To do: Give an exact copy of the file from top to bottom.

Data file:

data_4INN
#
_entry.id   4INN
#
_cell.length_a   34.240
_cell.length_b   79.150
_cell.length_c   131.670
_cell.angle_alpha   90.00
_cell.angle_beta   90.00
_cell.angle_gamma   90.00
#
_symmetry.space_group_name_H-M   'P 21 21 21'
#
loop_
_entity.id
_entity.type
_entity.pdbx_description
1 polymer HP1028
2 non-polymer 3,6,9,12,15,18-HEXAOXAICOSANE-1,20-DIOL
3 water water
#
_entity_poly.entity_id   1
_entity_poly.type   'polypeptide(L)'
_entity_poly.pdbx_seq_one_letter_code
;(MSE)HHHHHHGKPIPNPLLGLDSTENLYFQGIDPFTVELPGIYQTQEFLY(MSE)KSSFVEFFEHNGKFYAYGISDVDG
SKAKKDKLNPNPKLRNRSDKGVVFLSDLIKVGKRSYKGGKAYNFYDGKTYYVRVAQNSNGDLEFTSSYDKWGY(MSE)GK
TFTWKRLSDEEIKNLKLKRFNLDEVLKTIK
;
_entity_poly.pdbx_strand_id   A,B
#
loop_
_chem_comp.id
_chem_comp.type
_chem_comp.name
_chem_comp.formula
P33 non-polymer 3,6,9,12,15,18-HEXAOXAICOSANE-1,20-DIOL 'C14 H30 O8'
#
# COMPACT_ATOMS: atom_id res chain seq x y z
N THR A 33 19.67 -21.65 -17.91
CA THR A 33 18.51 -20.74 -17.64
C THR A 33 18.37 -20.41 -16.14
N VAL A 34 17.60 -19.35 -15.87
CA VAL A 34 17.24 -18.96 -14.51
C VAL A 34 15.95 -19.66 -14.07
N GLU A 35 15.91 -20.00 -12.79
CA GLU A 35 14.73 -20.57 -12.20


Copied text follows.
data_4INN
#
_entry.id   4INN
#
_cell.length_a   34.240
_cell.length_b   79.150
_cell.length_c   131.670
_cell.angle_alpha   90.00
_cell.angle_beta   90.00
_cell.angle_gamma   90.00
#
_symmetry.space_group_name_H-M   'P 21 21 21'
#
loop_
_entity.id
_entity.type
_entity.pdbx_description
1 polymer HP1028
2 non-polymer 3,6,9,12,15,18-HEXAOXAICOSANE-1,20-DIOL
3 water water
#
_entity_poly.entity_id   1
_entity_poly.type   'polypeptide(L)'
_entity_poly.pdbx_seq_one_letter_code
;(MSE)HHHHHHGKPIPNPLLGLDSTENLYFQGIDPFTVELPGIYQTQEFLY(MSE)KSSFVEFFEHNGKFYAYGISDVDG
SKAKKDKLNPNPKLRNRSDKGVVFLSDLIKVGKRSYKGGKAYNFYDGKTYYVRVAQNSNGDLEFTSSYDKWGY(MSE)GK
TFTWKRLSDEEIKNLKLKRFNLDEVLKTIK
;
_entity_poly.pdbx_strand_id   A,B
#
loop_
_chem_comp.id
_chem_comp.type
_chem_comp.name
_chem_comp.formula
P33 non-polymer 3,6,9,12,15,18-HEXAOXAICOSANE-1,20-DIOL 'C14 H30 O8'
#
# COMPACT_ATOMS: atom_id res chain seq x y z
N THR A 33 19.67 -21.65 -17.91
CA THR A 33 18.51 -20.74 -17.64
C THR A 33 18.37 -20.41 -16.14
N VAL A 34 17.60 -19.35 -15.87
CA VAL A 34 17.24 -18.96 -14.51
C VAL A 34 15.95 -19.66 -14.07
N GLU A 35 15.91 -20.00 -12.79
CA GLU A 35 14.73 -20.57 -12.20